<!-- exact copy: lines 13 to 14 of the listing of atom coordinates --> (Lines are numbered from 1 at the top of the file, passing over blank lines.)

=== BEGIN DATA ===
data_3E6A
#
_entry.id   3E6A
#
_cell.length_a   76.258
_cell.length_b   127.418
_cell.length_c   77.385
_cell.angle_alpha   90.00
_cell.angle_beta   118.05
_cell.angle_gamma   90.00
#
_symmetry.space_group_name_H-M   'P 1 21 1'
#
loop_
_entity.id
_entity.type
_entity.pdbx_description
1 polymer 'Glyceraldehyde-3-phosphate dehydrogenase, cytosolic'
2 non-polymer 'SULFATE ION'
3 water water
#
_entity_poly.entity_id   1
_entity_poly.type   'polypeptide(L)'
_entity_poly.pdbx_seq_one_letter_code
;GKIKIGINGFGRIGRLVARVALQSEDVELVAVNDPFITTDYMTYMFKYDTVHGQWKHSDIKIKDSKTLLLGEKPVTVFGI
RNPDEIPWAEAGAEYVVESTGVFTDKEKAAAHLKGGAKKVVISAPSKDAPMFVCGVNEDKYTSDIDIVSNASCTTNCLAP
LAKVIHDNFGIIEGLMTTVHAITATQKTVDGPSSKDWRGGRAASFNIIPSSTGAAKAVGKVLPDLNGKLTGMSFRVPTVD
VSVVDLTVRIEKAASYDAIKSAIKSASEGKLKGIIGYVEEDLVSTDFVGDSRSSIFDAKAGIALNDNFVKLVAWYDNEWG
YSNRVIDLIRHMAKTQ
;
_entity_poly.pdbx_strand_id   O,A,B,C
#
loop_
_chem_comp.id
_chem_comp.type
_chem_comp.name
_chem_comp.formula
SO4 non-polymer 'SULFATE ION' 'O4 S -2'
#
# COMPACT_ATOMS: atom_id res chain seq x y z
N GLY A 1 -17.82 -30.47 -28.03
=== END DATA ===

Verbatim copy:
#
loop_